The Trump administration on Wednesday announced an investigation into the French government over its plans to implement a tax on technology companies.
United States Trade Representative (USTR) Robert LighthizerRobert (Bob) Emmet LighthizerChinese, US negotiators fine-tuning details of trade agreement: report The Trump economy keeps roaring ahead Trump says no discussion of extending deadline in Chinese trade talks MORE expressed concerns that the French digital tax could disproportionately affect American companies.
“The President has directed that we investigate the effects of this legislation and determine whether it is discriminatory or unreasonable and burdens or restricts United States commerce,” Lighthizer said in a statement.
The French finance minister said in March that the country would impose a 3 percent tax on the annual revenues of technology companies that make at least 750 Euros annually and provide services to users in the country.
The tax would affect multiple U.S. tech giants, including Apple, Google and Amazon.
The USTR investigation could serve as a precursor to the implementation of tariffs or other trade measures against France at a time when President TrumpDonald John TrumpS&P 500 breaks 3,000 for first time Strife between Seoul and Tokyo makes Kim Jong Un’s DMZ victory even more valuable Chamber of Commerce hires former Giuliani, Cruz campaign aide MORE has ignited trade disputes with other allies.
The USTR will conduct the assessment under the authority of Section 301, the same provision that Trump has used to cite national security concerns in imposing steep tariffs on Chinese imports.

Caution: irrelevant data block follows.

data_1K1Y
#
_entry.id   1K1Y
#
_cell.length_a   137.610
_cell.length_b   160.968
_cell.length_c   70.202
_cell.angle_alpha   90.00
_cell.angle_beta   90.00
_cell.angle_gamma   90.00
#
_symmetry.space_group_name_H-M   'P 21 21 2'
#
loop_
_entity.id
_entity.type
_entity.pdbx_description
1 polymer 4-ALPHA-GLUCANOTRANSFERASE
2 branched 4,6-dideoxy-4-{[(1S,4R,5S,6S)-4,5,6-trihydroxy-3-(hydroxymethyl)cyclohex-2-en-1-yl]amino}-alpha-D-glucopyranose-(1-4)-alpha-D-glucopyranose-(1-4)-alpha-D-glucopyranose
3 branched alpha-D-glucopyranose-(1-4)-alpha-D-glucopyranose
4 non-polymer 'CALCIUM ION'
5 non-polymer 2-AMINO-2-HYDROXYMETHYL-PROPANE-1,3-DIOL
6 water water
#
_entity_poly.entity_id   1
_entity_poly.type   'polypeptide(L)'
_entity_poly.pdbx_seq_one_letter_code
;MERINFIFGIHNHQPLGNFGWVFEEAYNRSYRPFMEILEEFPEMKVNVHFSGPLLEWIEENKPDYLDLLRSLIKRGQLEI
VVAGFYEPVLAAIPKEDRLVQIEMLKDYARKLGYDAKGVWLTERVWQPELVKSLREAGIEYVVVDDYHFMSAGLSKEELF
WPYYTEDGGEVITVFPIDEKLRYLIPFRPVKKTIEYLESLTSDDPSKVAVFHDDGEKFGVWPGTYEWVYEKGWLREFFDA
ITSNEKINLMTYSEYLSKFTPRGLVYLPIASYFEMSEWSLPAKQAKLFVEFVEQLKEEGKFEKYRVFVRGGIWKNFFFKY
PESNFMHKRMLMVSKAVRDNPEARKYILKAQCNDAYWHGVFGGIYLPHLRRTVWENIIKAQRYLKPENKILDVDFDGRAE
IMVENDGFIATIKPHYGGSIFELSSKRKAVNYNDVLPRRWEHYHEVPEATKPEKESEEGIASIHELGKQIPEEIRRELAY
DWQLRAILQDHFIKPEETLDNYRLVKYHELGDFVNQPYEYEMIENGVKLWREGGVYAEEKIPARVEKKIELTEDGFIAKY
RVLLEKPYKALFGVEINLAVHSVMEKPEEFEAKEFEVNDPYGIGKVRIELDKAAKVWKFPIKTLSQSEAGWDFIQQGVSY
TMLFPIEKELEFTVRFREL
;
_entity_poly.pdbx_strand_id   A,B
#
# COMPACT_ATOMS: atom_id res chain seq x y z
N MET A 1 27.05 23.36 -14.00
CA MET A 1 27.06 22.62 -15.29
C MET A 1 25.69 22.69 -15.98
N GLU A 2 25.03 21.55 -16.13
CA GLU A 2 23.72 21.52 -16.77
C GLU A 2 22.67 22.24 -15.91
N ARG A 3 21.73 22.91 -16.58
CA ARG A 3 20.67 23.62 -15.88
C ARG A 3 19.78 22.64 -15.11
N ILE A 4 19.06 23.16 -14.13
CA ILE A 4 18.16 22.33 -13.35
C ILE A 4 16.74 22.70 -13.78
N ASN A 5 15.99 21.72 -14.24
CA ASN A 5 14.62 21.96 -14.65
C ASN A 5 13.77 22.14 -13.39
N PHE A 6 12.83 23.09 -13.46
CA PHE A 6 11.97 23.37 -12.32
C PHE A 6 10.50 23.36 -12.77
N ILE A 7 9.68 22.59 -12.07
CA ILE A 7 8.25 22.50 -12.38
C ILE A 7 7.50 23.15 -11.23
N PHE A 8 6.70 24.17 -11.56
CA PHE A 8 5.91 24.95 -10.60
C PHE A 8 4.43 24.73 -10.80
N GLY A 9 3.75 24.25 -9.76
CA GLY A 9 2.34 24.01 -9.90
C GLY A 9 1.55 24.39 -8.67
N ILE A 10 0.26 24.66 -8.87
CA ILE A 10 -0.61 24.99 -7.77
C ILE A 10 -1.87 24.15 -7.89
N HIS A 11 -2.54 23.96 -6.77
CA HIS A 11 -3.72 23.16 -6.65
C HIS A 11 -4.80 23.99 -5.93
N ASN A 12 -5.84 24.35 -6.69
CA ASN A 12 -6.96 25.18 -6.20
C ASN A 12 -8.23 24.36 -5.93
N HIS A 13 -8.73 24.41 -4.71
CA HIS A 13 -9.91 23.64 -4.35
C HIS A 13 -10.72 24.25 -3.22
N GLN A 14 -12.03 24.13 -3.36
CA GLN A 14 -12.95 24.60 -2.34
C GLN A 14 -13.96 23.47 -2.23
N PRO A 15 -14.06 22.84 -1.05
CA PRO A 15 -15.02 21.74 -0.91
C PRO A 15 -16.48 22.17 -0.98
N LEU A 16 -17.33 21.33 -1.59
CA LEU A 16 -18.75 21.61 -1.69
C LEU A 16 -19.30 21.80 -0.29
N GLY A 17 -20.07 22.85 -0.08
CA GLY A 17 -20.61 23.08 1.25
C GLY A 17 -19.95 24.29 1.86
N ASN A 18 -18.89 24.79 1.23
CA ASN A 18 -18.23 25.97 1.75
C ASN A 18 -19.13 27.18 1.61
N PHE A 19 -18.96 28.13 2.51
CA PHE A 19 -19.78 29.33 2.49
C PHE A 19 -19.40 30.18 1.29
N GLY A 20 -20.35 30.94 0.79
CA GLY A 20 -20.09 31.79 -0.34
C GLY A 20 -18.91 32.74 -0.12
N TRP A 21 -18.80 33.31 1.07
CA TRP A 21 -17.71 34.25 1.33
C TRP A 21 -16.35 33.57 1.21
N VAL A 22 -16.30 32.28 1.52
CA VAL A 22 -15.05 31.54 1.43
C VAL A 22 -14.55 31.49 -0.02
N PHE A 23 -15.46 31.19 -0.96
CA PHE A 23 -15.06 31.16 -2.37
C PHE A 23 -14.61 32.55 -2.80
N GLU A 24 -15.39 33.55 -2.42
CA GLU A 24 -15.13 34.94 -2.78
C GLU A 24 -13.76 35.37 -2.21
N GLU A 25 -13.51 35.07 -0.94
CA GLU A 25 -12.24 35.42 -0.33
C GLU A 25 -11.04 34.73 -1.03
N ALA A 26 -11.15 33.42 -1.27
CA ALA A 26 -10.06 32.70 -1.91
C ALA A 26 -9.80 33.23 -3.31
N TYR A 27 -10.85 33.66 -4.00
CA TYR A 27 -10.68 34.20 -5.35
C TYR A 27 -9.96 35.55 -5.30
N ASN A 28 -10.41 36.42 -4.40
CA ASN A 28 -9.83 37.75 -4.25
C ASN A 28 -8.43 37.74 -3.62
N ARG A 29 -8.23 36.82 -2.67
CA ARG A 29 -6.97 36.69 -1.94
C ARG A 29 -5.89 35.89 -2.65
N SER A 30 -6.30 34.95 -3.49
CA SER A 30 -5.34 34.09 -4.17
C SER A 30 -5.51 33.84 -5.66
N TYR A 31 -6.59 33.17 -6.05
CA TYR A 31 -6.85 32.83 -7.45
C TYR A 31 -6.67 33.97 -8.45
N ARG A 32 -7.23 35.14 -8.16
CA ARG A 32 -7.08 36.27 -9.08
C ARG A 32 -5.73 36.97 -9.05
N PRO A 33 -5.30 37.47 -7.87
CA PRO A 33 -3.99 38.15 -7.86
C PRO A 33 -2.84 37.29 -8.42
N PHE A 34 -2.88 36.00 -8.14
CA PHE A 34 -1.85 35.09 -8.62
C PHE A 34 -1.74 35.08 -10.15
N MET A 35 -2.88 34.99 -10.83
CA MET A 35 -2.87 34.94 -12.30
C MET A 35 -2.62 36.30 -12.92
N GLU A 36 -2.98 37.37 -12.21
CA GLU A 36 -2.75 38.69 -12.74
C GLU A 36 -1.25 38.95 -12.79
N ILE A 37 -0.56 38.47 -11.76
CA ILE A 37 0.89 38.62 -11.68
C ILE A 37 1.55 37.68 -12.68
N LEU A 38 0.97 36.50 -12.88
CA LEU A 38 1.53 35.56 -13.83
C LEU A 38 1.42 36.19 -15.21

Trump has faced criticism from Republicans and Democrats alike over his liberal use of tariffs as a negotiating tool. The U.S. and China have been engaged in a tit-for-tat trade dispute, and Trump has threatened Japan, Mexico and the European Union with tariffs over what he has deemed unfair trade relationships.
But Wednesday’s investigation was greeted with bipartisan support.
Sens. Chuck GrassleyCharles (Chuck) Ernest GrassleyOvernight Health Care — Sponsored by Campaign for Tobacco-Free Kids — Appeals court appears skeptical of upholding ObamaCare mandate | Drug pricing deal faces GOP pushback | Trump officials look for plan B after court strikes drug TV ad rule Trump officials seek plan B on drug pricing rule GOP senators raise concerns over potential deal to lower drug prices MORE (R-Iowa) and Ron WydenRonald (Ron) Lee WydenOvernight Health Care — Sponsored by Campaign for Tobacco-Free Kids — Appeals court appears skeptical of upholding ObamaCare mandate | Drug pricing deal faces GOP pushback | Trump officials look for plan B after court strikes drug TV ad rule GOP senators raise concerns over potential deal to lower drug prices Overnight Health Care — Sponsored by Campaign for Tobacco-Free Kids — Arguments in ObamaCare lawsuit begin Tuesday | What to expect in major test for health law | Democrats launch new blitz against GOP over lawsuit MORE (D-Ore.) said the French policy “unfairly targets American companies in a way that will cost U.S. jobs and harm American workers.”
Rep. Kevin BradyKevin Patrick BradyTop Republican offers resolution following Trump tax return lawsuit House Democrats sue Treasury to turn over Trump tax returns Trump signs bipartisan IRS reform bill MORE (R-Texas), the top Republican on the House Ways and Means Committee, said he backed the move from the Trump administration and called on France to scrap the measure altogether.